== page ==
‘Tuck Everlasting’ didn’t have to look far for its young star

Sarah Charles Lewis is inquisitive, eager to try new things — and extraordinarily talented.

All of these qualities were on display almost two years ago during a trip to New York City when Sarah was a finalist for the role of Annie on Broadway.

In between auditions and callbacks, Sarah, who lives in Milton, hatched an idea. Curious to know what it felt like to sing for tips, Sarah borrowed her mother’s pinstriped flat cap, selected a spot outside Central Park — and belted out songs from “Annie.”

People applauded, and they dropped change and dollar bills into the cap. Within around five minutes, Sarah, who was 8 years old at the time, collected $15. (During that trip to New York in the summer of 2013, Sarah made it to the top eight for the Annie role on Broadway.)

Now 10, the young local actress recently rose to the top in a national search to assume the role of Winnie Foster, the young girl who’s the lead role in the world premiere of “Tuck Everlasting” at the Alliance Theatre. The fantasy novel for children by Natalie Babbitt has been shaped into a major new musical.

Sarah is only one of a few Atlanta-based actors in the production. Most hail from New York City, including the ensemble roles. The show, opening Jan. 21 and running through Feb. 22, is full of talent and promise and faces huge expectations. With hopes of catapulting this show to Broadway, this role provides an enormous opportunity for Sarah’s theatrical career.

It’s directed by the prolific Casey Nicholaw, who has been attached to some of the most popular shows in recent Broadway history: He choreographed “Spamalot,” directed and choreographed “The Drowsy Chaperone,” and choreographed and co-directed “The Book of Mormon,” sharing a directing Tony with “Mormon” co-creator Trey Parker.

Nicholaw now takes a departure from his broad comedies.

In “Tuck Everlasting,” Winnie is offered a sip of water that could give her everlasting life. Whether to drink is the question that haunts the novel.

The story is woven with themes about mortality, exploring the concept of what it would mean if we never died. It’s a show about making your life count and savoring every moment.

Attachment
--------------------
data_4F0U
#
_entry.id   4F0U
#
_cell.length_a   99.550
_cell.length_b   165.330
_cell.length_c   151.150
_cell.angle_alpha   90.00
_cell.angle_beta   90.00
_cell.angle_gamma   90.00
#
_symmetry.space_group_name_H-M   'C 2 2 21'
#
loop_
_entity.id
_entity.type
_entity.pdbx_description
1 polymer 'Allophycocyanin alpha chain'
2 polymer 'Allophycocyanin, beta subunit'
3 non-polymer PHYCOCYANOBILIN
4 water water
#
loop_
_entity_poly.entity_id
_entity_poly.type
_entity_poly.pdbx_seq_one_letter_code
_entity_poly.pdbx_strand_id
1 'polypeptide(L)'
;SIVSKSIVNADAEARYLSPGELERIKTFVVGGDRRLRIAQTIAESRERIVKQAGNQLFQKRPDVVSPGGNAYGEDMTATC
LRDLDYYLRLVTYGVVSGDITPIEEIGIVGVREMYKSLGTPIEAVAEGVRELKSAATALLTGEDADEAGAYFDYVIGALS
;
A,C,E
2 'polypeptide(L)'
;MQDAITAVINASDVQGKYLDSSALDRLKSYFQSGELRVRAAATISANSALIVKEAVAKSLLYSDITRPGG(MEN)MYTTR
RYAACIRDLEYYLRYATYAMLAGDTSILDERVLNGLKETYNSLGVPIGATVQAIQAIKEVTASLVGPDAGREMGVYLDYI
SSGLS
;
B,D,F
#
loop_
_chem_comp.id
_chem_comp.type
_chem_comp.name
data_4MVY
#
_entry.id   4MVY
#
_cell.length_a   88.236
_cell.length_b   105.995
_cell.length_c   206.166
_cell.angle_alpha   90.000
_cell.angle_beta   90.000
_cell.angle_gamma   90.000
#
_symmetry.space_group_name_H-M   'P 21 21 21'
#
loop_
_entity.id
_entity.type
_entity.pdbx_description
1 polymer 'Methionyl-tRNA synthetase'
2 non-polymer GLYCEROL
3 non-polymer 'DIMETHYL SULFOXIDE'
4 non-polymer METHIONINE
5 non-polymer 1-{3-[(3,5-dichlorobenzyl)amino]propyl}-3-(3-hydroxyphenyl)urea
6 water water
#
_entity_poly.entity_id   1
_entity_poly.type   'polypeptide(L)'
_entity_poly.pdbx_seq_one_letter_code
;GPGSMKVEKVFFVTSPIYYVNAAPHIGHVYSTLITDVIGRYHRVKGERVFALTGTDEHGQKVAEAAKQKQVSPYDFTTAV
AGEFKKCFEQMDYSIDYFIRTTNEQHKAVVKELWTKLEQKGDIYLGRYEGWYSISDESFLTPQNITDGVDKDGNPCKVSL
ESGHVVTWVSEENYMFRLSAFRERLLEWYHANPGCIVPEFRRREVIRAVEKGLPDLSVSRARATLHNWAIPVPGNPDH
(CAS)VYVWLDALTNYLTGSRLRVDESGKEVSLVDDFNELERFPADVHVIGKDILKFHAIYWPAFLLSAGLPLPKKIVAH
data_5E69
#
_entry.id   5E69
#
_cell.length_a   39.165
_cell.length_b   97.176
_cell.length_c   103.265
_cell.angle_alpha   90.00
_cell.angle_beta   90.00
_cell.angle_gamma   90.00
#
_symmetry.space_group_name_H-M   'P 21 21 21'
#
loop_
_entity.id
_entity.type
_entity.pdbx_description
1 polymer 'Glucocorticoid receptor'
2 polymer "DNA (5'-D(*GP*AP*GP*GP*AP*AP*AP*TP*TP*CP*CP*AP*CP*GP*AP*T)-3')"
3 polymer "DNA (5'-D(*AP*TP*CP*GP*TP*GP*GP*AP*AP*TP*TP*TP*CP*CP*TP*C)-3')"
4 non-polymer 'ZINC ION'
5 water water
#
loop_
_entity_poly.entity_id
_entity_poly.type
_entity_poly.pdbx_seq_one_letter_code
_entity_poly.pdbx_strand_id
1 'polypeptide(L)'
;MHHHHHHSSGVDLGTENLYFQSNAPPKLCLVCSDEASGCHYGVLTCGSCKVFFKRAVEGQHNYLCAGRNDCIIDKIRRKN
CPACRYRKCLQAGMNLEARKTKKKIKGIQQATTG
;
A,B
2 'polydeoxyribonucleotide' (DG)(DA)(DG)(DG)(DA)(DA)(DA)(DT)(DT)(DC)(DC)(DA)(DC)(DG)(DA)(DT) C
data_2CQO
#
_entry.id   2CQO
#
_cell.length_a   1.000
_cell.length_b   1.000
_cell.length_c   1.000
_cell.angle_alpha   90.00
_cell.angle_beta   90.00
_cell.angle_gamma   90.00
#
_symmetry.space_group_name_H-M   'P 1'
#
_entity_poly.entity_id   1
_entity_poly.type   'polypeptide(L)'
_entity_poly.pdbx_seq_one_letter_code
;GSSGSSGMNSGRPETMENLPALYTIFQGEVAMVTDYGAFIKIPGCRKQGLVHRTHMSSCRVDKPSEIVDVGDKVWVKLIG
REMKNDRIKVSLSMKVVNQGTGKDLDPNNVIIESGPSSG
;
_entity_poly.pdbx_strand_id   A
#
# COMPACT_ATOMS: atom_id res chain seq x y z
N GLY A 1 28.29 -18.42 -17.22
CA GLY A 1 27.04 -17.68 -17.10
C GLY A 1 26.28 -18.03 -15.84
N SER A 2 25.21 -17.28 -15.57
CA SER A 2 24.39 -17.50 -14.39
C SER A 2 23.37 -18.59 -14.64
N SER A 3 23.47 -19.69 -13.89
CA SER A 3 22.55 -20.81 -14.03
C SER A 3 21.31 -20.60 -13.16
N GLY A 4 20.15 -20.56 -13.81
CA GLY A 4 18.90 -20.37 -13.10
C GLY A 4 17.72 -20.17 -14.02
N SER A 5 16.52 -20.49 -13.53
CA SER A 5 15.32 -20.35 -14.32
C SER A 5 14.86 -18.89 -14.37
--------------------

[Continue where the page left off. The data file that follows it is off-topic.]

In a recent interview during a rehearsal break, both Sarah and her mom agree Sarah is a lot like Winnie.

“She has this curiosity and love for life and exploration. She is not fearful and likes to try new things,” said her mother, Jennifer Lewis, a real estate agent and musician. “If I tell her to stay inside the gate, she would do it, but she would forever beg me to get out the gate.”

During rehearsal, Sarah, who is being home-schooled while being part of this production, seems to almost float on stage, clad in a drab, long-sleeved red dress and black Nike sneakers. She hangs on every word of Nicholaw, who delivers nonstop feedback — on the tone, the position, the pacing of the words.

Sarah’s affinity for music goes back to infancy. She went from babbling to humming. And as her mom points out, she hummed in tune. As a toddler, Sarah would listen to Mozart and Beethoven and be moved to tears.

By age 4, she was taking dance lessons. And over the years, she has enrolled in vocal lessons and theater workshops, and she’s been heavily involved in musical theater at local theaters, as well as her church.

She first auditioned for a show, “Once on This Island,” when she was 6. She landed an ensemble role, and was hooked. She’s gone on to play the role of young Fiona in “Shrek the Musical” at Louchiey Theater in Alpharetta and the role of Annie at the Atlanta Lyric Theatre.

Working with Nicholaw, Sarah said, is “overwhelmingly incredible.”

“It is such an honor to work with Casey,” Sarah beamed.

She slapped her cheeks and shook her head in disbelief.

“He’s the director of ‘Aladdin.’ It almost feels like a dream,” she said.

Sarah, a fourth-grader, enjoys the process of learning a new script and rehearsing it.

“It’s an adventure,” she said.

She also loves the feeling of being on stage — the lights, the stage, the spotlight.

“I love belting out a song with all your heart,” she said. “It’s the best feeling ever.”

Jody Feldman, casting director for the Alliance, said she was prepared to hold auditions across the country, but was blown away early in the process by Sarah’s audition here in Atlanta.

“From the moment she opened her mouth, you could feel the energy and you could see the excitement in Casey’s mind bubbling up,” Feldman said. “He lit up, and he couldn’t wait for her to finish singing ‘Good Girl Winnie Foster’ so he could start working with her and challenging her and seeing how she could take direction. And she’s never disappointed.”

After the first audition with Nicholaw, Sarah was called back, and performed more, newly mastered songs from the show.

Nicholaw said Sarah is wise and a quick learner.

“She soaks it up like a sponge,” he said. “A lot of times with kids, they will nod and say yes but don’t do anything differently. She always makes the adjustments, which is amazing for someone her age.”

Sweet and effusive, the girl with bright blue eyes is also mature for her age.

When she first read the book “Tuck Everlasting” and then saw the movie, she decided that yes, she would drink the water.

But as she spends her days as Winnie, she has given the concept of realizing immortality (while others do not) a lot of thought.

“I am not so sure anymore,” she said. “I want to live a normal life and have kids and grandkids.

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